What the memo doesn’t account for is what will happen when the Fed Reserve is adamant about bringing demand destruction with their interest rate hikes.Reply
As many others have said, there's no shortage of labor in the US; there's a shortage of pay.
Like many others, Bezos built his business by exploiting a temporary condition: A virtually infinite supply of people willing to accept a horrible job for low pay. That condition no longer exists, but Bezos didn't realize it was unsustainable (it's unsustainable because if all workers are paid shit wages they can't afford to be customers). Or maybe he did realize it which is why he retired. In any case, now Amazon is panicking.
Good. When I think about this along with their other dick moves like pushing cheap Chinese counterfeit products, encouraging fake reviews, and stealing third-party product designs just because they can, I now check Amazon's competitors first when I buy something online.Reply
I've always wondered about this, at Amazon and also at Uber/Lyft/DoorDash etc... They seem to burn through people quite fast. Won't they all just run out of people at some point, or will just increasing pay bring enough people back?Reply
I would not work for Amazon unless my life depended on it (and even then I would have to think twice) but I have to say (reluctantly) that as a customer, both retail and AWS, I absolutely love them. The power that Amazon is acquiring scares the hell out of me, but at the same time, when I need to buy some random thing, no one else even comes close in terms of convenience and reliability. Sometimes I will make an effort to buy direct from a vendor, but more often than not the experience is so horrible that I go right back to Amazon.Reply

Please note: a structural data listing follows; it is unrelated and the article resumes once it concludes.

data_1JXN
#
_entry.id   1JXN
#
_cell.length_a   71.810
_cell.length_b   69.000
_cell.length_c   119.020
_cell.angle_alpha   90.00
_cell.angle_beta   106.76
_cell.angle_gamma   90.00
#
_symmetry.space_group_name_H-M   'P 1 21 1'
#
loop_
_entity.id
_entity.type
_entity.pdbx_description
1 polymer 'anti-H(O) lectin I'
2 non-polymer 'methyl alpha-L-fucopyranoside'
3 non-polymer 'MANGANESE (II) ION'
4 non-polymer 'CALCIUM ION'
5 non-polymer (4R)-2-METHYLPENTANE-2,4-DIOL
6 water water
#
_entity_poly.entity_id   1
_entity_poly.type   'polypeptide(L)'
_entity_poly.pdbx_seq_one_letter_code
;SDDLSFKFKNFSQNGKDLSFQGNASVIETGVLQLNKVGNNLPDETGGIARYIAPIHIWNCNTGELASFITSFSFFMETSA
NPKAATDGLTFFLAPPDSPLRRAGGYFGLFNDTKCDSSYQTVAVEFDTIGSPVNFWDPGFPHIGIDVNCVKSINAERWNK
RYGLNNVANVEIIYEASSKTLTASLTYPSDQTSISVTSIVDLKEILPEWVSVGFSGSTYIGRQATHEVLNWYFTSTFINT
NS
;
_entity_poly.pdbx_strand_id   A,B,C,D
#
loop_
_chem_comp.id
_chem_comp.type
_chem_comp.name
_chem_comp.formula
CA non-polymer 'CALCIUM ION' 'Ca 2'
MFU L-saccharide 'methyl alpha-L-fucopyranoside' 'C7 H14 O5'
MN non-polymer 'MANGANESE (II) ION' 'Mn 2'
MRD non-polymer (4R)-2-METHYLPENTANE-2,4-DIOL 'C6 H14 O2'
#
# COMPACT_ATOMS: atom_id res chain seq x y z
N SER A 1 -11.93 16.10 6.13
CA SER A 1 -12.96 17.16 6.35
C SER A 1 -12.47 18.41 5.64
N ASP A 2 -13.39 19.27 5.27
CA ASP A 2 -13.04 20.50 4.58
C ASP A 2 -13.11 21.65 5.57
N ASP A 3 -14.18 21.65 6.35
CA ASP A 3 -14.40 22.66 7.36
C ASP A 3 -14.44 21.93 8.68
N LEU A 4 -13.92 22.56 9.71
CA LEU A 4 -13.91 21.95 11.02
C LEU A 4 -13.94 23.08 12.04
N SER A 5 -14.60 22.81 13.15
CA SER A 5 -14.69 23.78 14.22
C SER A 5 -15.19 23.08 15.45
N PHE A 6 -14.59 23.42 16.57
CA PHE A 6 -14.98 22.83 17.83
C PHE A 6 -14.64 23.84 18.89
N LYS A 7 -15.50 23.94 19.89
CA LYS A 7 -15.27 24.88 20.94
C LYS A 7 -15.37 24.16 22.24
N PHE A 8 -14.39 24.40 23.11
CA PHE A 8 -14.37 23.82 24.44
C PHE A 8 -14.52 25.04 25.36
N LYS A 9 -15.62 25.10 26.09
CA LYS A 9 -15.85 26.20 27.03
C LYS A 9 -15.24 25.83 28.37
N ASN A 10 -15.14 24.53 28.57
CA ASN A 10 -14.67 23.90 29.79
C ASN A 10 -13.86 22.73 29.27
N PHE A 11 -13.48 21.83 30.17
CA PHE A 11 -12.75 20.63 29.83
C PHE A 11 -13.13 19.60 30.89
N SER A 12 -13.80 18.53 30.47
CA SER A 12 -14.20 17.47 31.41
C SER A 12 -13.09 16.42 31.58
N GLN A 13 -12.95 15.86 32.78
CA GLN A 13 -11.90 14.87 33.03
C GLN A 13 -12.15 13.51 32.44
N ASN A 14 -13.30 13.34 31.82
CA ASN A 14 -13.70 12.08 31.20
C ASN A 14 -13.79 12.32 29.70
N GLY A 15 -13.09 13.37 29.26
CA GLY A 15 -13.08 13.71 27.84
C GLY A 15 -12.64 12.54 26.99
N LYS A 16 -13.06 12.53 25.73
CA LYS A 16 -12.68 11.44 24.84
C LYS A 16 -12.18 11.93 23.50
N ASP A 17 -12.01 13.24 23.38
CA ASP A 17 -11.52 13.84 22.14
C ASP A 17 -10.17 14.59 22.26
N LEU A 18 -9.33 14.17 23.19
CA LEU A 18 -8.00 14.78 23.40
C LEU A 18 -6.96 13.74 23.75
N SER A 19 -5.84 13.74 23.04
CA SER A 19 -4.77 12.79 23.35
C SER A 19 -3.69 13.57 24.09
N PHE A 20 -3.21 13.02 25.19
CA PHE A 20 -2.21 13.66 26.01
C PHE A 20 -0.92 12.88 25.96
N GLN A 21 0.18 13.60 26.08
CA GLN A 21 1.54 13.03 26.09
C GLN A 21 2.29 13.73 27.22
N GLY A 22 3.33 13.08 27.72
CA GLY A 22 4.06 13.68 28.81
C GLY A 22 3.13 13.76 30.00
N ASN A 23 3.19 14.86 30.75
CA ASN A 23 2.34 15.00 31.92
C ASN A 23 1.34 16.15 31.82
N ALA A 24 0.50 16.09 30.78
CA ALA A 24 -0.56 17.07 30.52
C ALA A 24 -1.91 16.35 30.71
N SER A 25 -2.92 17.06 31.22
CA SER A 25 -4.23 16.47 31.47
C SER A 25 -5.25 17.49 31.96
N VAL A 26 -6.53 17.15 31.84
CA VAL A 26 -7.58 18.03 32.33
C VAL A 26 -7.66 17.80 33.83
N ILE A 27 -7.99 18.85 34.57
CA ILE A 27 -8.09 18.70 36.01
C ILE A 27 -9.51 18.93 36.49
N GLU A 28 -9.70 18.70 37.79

Is that why I get recruiter emails almost daily?Reply
This is simply laying down groundwork for hiring temporary foreign workers.Reply
Every time I shop at Amazon I have a bad conscience about supporting such a worker-hostile company. Well the turnover they get from me has been well under 100 € / yr. for many years. And I have monthly AWS bill over $5 for some Lightsail stuff. Should move to some smaller player, but it's more work.Reply
This isn't just their warehouse workers, their delivery drivers (many through partner companies) have been struggling with this for a while. They grind through employees fast. Drivers will sometimes just leave their keys in the ignition and walk off the job.
There was a lot of speculation that this is why they dropped the drug testing requirement last year.Reply